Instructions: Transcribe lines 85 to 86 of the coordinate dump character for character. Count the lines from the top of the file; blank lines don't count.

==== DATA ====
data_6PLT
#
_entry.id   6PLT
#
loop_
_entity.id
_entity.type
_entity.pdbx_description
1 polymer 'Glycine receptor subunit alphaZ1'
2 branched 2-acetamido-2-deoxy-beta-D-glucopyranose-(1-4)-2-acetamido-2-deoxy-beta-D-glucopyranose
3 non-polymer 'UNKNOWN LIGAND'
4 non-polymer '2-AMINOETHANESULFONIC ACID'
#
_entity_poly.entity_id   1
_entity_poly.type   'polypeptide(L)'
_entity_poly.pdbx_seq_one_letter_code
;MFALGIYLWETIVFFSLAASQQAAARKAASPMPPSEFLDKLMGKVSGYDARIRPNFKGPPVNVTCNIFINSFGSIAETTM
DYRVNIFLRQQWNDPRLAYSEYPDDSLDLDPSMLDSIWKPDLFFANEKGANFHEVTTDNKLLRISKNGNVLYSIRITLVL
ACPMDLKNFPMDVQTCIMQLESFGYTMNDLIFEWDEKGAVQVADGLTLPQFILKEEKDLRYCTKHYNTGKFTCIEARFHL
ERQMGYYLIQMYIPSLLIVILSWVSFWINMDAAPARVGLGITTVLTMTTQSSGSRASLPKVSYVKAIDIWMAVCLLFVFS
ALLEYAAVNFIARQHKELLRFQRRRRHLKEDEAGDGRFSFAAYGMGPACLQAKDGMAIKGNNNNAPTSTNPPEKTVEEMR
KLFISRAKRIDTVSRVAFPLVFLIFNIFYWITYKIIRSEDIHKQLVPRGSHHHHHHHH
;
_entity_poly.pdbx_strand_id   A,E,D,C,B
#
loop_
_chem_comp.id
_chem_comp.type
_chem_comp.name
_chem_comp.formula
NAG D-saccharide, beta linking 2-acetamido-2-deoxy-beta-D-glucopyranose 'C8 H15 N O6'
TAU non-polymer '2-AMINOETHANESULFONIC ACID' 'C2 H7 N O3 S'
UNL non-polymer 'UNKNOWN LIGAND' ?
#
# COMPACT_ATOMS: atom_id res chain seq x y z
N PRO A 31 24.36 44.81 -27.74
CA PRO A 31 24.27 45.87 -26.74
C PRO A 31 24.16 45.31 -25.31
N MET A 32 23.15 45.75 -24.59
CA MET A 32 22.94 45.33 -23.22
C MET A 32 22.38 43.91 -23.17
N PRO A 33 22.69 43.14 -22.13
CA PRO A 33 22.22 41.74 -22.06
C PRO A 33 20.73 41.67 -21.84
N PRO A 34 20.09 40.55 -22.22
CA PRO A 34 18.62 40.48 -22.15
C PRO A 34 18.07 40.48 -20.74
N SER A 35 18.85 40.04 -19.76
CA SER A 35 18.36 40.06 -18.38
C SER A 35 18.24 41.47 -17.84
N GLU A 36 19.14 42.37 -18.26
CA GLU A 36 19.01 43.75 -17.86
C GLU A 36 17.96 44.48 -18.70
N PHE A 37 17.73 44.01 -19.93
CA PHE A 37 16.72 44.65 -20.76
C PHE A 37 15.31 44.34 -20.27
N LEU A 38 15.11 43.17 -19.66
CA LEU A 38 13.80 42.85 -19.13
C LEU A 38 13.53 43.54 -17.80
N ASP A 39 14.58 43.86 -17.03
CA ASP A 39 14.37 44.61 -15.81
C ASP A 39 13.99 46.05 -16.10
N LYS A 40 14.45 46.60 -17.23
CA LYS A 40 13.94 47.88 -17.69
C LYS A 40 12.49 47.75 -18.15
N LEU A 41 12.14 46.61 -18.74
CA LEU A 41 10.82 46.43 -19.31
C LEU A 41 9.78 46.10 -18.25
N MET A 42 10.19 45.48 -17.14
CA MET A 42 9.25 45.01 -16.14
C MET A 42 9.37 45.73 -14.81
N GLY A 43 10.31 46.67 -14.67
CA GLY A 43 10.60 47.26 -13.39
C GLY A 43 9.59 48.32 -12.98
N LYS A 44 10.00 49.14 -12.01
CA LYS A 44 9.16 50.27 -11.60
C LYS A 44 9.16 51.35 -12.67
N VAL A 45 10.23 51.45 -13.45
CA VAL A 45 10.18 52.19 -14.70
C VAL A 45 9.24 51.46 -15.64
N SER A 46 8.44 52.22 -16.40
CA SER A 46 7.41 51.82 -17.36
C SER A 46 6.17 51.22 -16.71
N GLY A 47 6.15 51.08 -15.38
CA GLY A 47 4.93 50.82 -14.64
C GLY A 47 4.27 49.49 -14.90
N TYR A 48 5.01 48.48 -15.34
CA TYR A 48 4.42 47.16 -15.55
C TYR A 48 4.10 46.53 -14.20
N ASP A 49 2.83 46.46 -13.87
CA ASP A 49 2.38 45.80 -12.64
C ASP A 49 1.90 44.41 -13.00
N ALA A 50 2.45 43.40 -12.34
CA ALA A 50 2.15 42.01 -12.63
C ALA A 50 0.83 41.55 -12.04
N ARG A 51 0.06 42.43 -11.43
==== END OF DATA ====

CA GLY A 47 4.93 50.82 -14.64
C GLY A 47 4.27 49.49 -14.90